The Misty Copeland Barbie Is a Mirror for Brown Girls
Motto, Time, Inc.
Growing up, I had two big interests—and they both started with the letter B: Barbie and ballet. My mom enrolled me in a local ballet company as a little girl, and I loved the music and the movement of ballet. But I couldn’t help but notice at practices and recitals that little girls that looked like me were few and far between. While I felt resplendent in my pink leotards, ballet slippers and “flesh-toned” tights, those tights were never quite the color of my own little legs, nor did they reflect the variety of hues that were found in the skin tones of the women in my family. But that didn’t deter me from dancing my heart out at each and every recital….
An Interview With The Gentleman #1: Darkness of the Void Writer Greg Anderson Elysee
The Gentleman #1 is the 3rd SFC Comic comics solo series, published by Evoluzione Publishing. This will be a 32-page comic written by Greg Anderson Elysée of the graphic novel Is’Nana: The Werespider series, drawn by Massimialiano Veltri of Marvel Comics and Titan Comics, with colors by Marco Pagnotta of SFC and Kasai. A Lovecraftian inspired horror noir story about the haunting ghosts from the past along with the ghosts from the forth coming future.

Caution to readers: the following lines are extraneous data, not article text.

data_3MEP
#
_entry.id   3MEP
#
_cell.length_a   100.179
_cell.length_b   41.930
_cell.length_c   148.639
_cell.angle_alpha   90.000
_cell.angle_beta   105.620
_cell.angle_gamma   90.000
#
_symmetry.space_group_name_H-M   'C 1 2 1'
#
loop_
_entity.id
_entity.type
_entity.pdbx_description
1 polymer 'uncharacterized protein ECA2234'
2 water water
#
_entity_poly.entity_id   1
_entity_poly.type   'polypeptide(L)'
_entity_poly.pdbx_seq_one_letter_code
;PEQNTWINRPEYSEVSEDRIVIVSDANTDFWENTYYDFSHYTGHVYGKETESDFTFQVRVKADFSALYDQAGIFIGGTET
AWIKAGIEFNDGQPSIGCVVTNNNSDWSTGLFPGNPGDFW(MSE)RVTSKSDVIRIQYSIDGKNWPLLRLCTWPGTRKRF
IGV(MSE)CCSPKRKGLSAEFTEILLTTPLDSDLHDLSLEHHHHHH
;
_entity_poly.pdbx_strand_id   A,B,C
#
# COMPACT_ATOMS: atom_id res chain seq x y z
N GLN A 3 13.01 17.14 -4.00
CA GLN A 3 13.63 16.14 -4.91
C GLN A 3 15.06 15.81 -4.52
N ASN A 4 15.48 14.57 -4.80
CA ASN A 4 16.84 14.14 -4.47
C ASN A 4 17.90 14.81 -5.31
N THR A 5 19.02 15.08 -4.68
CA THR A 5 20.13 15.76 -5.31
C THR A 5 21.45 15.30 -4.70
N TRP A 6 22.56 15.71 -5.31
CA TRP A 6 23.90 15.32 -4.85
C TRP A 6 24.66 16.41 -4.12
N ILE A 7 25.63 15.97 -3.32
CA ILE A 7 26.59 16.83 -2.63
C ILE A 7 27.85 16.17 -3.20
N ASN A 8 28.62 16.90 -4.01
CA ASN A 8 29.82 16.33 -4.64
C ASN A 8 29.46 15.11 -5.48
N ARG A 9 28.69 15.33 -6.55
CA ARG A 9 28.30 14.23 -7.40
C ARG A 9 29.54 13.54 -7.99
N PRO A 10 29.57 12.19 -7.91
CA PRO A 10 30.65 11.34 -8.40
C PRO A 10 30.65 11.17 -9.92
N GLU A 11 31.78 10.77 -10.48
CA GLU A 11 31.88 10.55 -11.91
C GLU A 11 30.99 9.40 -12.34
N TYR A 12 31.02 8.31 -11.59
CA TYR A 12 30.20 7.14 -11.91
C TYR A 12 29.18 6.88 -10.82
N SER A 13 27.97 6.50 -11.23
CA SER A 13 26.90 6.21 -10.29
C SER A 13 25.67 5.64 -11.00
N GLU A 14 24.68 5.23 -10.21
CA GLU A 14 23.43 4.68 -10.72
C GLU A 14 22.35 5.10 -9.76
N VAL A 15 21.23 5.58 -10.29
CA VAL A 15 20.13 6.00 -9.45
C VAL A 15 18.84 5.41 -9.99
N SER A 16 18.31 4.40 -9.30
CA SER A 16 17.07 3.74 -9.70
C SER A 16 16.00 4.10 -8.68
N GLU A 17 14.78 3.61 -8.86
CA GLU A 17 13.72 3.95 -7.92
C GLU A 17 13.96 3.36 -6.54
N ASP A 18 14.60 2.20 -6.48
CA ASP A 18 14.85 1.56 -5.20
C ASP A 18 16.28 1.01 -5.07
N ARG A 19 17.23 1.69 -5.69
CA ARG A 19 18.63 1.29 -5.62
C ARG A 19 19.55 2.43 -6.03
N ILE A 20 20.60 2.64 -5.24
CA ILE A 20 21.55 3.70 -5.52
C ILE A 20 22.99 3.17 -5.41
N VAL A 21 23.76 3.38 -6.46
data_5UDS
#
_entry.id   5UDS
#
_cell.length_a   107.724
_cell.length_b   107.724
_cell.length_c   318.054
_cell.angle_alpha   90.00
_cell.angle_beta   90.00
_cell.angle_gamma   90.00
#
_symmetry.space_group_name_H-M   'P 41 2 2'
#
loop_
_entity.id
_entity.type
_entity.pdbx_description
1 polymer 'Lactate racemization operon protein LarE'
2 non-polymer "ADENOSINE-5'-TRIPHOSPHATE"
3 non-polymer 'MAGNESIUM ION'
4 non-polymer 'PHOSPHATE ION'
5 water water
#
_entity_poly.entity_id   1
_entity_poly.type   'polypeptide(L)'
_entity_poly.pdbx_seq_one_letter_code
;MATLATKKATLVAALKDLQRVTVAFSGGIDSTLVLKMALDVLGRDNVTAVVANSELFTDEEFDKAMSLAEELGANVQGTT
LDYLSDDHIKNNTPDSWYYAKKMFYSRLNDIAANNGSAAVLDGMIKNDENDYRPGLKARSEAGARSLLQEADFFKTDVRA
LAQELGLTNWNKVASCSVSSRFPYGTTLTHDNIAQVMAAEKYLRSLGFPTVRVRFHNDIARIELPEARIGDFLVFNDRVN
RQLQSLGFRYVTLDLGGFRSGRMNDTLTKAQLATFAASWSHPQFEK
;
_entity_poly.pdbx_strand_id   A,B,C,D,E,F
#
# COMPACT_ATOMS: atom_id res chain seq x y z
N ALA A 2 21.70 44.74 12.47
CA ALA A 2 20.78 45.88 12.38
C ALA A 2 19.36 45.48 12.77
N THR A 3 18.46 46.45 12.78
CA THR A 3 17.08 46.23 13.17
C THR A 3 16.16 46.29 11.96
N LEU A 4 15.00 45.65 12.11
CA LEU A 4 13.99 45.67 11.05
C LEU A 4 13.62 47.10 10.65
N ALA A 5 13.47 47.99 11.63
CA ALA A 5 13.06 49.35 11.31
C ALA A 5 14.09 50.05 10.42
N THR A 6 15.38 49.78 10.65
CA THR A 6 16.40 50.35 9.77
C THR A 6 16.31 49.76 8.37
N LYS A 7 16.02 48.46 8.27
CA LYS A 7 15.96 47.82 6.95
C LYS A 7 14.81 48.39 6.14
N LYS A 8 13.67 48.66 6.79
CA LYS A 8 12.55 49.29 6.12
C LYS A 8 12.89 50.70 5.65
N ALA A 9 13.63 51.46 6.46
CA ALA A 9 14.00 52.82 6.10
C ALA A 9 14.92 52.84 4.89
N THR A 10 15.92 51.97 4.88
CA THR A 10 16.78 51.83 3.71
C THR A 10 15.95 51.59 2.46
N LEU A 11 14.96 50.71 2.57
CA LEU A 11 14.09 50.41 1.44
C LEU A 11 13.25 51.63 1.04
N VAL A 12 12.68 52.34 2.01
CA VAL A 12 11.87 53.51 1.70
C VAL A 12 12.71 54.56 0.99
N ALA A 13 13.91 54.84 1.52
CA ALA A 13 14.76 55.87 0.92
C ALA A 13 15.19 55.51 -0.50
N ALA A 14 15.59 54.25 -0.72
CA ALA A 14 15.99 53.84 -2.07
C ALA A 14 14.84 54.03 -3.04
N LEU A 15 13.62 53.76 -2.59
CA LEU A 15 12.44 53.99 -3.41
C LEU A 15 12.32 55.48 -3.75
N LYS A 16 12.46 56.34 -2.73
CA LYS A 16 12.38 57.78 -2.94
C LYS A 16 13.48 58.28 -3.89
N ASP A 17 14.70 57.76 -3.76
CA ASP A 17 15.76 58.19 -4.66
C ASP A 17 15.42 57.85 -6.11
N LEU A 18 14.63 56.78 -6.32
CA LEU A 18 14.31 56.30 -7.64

In this 4 Part miniseries, The Gentleman finds himself drawn to Espere St. Lanmé, mysterious and alluring, seeking help and protection from a being of possibly supernatural origins. Unfortunately to protect her, Oliver must succumb to his special abilities, a hereditary curse that uses his body as a key and vessel to the Void, an ancient evil with the means to destroy all life as we know.
Can Oliver protect Espere without losing his humanity? And if he can, can she be trusted? What is her connection to Oliver and the Void itself?
I spoke with the author of The Gentleman, Greg Anderson Elysée. Elysée is a Brooklyn, NY born Haitian-American writer, film-maker, model, and teacher.
Black horror out of the margins
We are currently at peak Black Horror, a genre that was once marginalized itself and that has also been fraught with poor representation of Black characters is now seeing its heyday. With the 2017 critical and financial success of the social horror movie Get Out and now the domestic and international success of the recently released The First Purge a film in a popular franchise that focused solely on its Black characters, Hollywood is finally seeing that Black horror is both popular and profitable.
The irony is that horror as a genre in film has always skewed higher with minority and female viewers than other film genres, but only now have decision makers made the connection that films focusing on Black characters can be successful.